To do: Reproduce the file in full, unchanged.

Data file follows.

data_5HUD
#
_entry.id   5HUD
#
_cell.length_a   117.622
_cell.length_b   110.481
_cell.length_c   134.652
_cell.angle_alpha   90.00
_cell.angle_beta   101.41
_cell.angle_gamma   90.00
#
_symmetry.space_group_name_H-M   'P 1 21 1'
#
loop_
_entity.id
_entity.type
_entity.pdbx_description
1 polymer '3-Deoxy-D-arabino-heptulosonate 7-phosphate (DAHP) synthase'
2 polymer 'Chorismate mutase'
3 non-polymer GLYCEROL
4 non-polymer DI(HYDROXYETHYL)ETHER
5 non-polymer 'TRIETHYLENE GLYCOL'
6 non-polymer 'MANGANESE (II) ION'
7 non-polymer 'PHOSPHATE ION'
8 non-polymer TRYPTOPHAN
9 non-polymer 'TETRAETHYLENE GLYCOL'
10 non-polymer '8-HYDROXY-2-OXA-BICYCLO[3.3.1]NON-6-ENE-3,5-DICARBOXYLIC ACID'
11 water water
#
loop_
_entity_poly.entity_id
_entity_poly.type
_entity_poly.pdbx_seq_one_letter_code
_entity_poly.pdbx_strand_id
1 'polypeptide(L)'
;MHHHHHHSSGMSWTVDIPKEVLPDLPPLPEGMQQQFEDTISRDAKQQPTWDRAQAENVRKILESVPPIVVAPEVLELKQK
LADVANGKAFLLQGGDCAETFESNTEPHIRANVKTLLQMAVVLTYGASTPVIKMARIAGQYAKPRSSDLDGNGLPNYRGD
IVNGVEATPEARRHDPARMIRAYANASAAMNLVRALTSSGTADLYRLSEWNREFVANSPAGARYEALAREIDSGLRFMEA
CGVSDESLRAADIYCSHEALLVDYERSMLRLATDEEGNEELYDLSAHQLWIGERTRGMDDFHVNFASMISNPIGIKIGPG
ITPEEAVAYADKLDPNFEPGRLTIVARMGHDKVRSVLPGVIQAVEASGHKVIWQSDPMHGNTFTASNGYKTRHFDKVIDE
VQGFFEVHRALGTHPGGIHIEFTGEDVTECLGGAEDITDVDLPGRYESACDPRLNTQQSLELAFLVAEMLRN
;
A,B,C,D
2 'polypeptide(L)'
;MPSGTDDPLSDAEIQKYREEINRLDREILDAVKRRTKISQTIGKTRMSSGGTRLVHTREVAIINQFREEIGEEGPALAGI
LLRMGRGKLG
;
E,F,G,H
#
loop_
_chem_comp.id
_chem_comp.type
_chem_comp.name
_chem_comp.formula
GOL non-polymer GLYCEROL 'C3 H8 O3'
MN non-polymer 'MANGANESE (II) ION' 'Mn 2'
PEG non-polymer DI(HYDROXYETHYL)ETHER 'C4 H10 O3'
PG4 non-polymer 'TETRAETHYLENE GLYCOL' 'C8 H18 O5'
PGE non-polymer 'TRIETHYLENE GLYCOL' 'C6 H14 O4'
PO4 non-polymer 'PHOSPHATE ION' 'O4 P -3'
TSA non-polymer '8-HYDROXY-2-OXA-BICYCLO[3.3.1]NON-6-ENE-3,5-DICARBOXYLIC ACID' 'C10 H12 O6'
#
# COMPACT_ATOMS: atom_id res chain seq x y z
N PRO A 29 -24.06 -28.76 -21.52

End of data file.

data_5HUD
#
_entry.id   5HUD
#
_cell.length_a   117.622
_cell.length_b   110.481
_cell.length_c   134.652
_cell.angle_alpha   90.00
_cell.angle_beta   101.41
_cell.angle_gamma   90.00
#
_symmetry.space_group_name_H-M   'P 1 21 1'
#
loop_
_entity.id
_entity.type
_entity.pdbx_description
1 polymer '3-Deoxy-D-arabino-heptulosonate 7-phosphate (DAHP) synthase'
2 polymer 'Chorismate mutase'
3 non-polymer GLYCEROL
4 non-polymer DI(HYDROXYETHYL)ETHER
5 non-polymer 'TRIETHYLENE GLYCOL'
6 non-polymer 'MANGANESE (II) ION'
7 non-polymer 'PHOSPHATE ION'
8 non-polymer TRYPTOPHAN
9 non-polymer 'TETRAETHYLENE GLYCOL'
10 non-polymer '8-HYDROXY-2-OXA-BICYCLO[3.3.1]NON-6-ENE-3,5-DICARBOXYLIC ACID'
11 water water
#
loop_
_entity_poly.entity_id
_entity_poly.type
_entity_poly.pdbx_seq_one_letter_code
_entity_poly.pdbx_strand_id
1 'polypeptide(L)'
;MHHHHHHSSGMSWTVDIPKEVLPDLPPLPEGMQQQFEDTISRDAKQQPTWDRAQAENVRKILESVPPIVVAPEVLELKQK
LADVANGKAFLLQGGDCAETFESNTEPHIRANVKTLLQMAVVLTYGASTPVIKMARIAGQYAKPRSSDLDGNGLPNYRGD
IVNGVEATPEARRHDPARMIRAYANASAAMNLVRALTSSGTADLYRLSEWNREFVANSPAGARYEALAREIDSGLRFMEA
CGVSDESLRAADIYCSHEALLVDYERSMLRLATDEEGNEELYDLSAHQLWIGERTRGMDDFHVNFASMISNPIGIKIGPG
ITPEEAVAYADKLDPNFEPGRLTIVARMGHDKVRSVLPGVIQAVEASGHKVIWQSDPMHGNTFTASNGYKTRHFDKVIDE
VQGFFEVHRALGTHPGGIHIEFTGEDVTECLGGAEDITDVDLPGRYESACDPRLNTQQSLELAFLVAEMLRN
;
A,B,C,D
2 'polypeptide(L)'
;MPSGTDDPLSDAEIQKYREEINRLDREILDAVKRRTKISQTIGKTRMSSGGTRLVHTREVAIINQFREEIGEEGPALAGI
LLRMGRGKLG
;
E,F,G,H
#
loop_
_chem_comp.id
_chem_comp.type
_chem_comp.name
_chem_comp.formula
GOL non-polymer GLYCEROL 'C3 H8 O3'
MN non-polymer 'MANGANESE (II) ION' 'Mn 2'
PEG non-polymer DI(HYDROXYETHYL)ETHER 'C4 H10 O3'
PG4 non-polymer 'TETRAETHYLENE GLYCOL' 'C8 H18 O5'
PGE non-polymer 'TRIETHYLENE GLYCOL' 'C6 H14 O4'
PO4 non-polymer 'PHOSPHATE ION' 'O4 P -3'
TSA non-polymer '8-HYDROXY-2-OXA-BICYCLO[3.3.1]NON-6-ENE-3,5-DICARBOXYLIC ACID' 'C10 H12 O6'
#
# COMPACT_ATOMS: atom_id res chain seq x y z
N PRO A 29 -24.06 -28.76 -21.52